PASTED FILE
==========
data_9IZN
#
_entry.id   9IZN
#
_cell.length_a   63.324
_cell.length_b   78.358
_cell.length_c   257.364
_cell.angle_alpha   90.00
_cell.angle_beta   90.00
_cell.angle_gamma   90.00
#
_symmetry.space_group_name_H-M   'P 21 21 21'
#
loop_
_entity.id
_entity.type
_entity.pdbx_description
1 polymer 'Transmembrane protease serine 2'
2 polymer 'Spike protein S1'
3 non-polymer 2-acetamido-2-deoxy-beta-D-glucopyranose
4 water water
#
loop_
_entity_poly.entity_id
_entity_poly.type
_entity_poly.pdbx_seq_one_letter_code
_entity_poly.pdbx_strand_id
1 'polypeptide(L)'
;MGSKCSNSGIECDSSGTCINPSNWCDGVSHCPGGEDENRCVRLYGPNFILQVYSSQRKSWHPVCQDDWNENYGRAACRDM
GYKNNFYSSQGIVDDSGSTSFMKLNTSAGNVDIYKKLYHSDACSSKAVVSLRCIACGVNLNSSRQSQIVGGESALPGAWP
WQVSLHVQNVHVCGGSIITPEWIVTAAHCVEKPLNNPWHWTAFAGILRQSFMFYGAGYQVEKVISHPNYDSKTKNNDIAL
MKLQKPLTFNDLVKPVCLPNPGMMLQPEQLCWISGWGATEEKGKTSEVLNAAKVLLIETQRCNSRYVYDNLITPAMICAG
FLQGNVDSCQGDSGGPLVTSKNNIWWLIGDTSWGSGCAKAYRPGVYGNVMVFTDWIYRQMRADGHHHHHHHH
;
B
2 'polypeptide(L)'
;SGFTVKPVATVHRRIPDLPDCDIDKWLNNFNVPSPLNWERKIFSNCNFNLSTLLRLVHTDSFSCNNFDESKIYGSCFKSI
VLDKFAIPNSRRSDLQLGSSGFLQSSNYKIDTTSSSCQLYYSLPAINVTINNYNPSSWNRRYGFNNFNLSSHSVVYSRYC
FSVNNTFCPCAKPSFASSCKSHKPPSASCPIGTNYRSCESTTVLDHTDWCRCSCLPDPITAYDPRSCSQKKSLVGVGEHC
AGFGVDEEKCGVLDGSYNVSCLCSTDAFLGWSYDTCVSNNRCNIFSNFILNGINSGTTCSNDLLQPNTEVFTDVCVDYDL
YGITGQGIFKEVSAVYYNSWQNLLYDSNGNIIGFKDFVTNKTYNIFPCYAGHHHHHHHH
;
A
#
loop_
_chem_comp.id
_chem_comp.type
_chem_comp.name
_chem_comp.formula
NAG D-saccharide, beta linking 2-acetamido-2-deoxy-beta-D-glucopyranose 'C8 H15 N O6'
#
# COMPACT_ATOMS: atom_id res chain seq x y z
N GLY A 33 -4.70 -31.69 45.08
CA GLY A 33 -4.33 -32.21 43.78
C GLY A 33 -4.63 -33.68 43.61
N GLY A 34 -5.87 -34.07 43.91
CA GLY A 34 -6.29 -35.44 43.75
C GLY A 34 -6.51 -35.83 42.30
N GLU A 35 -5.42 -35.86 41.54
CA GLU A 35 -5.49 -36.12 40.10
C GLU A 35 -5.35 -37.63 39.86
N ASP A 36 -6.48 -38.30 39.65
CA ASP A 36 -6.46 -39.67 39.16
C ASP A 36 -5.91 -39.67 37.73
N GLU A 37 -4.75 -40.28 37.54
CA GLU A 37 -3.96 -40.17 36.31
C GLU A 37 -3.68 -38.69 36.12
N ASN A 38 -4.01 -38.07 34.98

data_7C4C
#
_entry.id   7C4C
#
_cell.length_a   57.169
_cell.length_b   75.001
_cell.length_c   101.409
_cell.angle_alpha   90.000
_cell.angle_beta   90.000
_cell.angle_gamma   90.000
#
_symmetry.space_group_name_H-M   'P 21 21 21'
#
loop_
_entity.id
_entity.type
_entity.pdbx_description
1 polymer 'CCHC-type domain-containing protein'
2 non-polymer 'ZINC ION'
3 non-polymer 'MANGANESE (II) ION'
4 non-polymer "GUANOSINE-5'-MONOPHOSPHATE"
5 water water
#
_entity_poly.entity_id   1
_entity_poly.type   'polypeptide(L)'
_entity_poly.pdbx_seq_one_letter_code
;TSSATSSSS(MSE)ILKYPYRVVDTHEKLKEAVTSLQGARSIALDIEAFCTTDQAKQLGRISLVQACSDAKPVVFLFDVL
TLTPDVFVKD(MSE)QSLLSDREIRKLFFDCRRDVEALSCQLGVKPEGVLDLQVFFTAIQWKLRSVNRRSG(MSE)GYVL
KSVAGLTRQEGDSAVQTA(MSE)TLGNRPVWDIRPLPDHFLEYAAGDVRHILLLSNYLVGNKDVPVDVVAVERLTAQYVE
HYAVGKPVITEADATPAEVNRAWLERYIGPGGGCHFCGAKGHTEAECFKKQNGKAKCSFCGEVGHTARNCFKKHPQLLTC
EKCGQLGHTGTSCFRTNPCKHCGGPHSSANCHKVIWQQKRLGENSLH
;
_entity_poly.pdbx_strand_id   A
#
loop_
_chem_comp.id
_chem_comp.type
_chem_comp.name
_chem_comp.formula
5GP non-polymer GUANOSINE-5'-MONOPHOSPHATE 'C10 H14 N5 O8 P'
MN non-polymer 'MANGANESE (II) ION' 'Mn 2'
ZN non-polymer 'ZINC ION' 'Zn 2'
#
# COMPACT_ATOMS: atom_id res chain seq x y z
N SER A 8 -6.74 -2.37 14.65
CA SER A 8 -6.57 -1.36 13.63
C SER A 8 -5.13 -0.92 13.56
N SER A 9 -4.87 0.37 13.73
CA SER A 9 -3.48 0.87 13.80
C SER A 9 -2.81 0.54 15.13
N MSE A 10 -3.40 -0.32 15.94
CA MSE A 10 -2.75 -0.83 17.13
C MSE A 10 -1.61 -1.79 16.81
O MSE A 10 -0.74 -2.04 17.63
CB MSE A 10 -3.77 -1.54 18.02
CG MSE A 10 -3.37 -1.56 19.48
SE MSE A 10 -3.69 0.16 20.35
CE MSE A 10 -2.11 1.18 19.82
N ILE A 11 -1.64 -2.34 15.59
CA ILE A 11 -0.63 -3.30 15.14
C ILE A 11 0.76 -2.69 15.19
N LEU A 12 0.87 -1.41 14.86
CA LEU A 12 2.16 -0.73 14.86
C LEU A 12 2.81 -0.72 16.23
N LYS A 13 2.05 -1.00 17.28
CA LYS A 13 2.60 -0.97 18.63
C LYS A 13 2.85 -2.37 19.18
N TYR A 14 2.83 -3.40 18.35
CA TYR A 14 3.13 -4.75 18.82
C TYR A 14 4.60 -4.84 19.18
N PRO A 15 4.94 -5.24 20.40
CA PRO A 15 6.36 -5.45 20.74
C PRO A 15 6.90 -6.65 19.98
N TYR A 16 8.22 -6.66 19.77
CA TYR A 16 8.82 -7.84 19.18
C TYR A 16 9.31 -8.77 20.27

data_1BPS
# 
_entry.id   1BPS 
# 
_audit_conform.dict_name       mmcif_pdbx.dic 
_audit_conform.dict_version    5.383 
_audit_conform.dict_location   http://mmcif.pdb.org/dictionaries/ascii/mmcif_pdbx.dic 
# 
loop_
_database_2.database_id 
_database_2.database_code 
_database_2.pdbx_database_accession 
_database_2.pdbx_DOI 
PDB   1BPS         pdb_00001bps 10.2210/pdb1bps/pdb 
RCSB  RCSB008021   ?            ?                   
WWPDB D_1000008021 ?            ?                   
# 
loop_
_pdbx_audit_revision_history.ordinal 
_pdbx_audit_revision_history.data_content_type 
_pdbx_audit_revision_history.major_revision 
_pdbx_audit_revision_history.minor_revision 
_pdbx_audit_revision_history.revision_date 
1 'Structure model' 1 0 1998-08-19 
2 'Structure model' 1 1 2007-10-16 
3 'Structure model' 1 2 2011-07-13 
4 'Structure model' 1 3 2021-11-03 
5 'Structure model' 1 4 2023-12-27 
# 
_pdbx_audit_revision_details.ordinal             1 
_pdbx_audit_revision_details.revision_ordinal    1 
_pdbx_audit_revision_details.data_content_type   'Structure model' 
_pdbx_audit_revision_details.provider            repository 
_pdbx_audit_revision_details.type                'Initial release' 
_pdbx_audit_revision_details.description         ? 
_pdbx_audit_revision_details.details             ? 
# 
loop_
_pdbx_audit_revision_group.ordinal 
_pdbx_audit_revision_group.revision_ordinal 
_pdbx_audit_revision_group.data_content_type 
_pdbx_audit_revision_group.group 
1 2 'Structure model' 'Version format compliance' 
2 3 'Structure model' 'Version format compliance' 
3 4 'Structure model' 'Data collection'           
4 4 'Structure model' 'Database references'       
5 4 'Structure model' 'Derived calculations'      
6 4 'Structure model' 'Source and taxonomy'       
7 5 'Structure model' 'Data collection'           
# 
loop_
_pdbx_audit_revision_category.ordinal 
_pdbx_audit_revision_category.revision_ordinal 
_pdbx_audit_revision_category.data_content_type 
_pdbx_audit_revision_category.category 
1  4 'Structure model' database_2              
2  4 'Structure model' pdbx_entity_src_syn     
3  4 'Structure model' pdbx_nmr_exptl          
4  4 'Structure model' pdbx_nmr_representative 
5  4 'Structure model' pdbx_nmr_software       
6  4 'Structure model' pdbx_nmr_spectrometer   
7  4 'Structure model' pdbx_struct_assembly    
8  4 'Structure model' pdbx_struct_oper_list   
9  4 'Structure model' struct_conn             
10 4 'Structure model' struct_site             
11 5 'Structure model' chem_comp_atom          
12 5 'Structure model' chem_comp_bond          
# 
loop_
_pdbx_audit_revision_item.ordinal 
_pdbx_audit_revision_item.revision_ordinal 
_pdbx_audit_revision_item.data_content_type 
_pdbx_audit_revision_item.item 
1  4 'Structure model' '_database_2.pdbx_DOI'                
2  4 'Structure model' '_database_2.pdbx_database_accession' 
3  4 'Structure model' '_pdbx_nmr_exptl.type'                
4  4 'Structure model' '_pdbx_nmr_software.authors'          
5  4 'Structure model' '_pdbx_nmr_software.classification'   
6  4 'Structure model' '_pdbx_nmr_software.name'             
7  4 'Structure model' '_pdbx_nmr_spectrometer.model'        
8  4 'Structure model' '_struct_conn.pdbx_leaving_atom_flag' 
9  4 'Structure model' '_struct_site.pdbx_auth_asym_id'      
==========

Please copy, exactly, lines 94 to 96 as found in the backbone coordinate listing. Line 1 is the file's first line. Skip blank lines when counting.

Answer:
_entity_poly.pdbx_seq_one_letter_code
;TSSATSSSS(MSE)ILKYPYRVVDTHEKLKEAVTSLQGARSIALDIEAFCTTDQAKQLGRISLVQACSDAKPVVFLFDVL
TLTPDVFVKD(MSE)QSLLSDREIRKLFFDCRRDVEALSCQLGVKPEGVLDLQVFFTAIQWKLRSVNRRSG(MSE)GYVL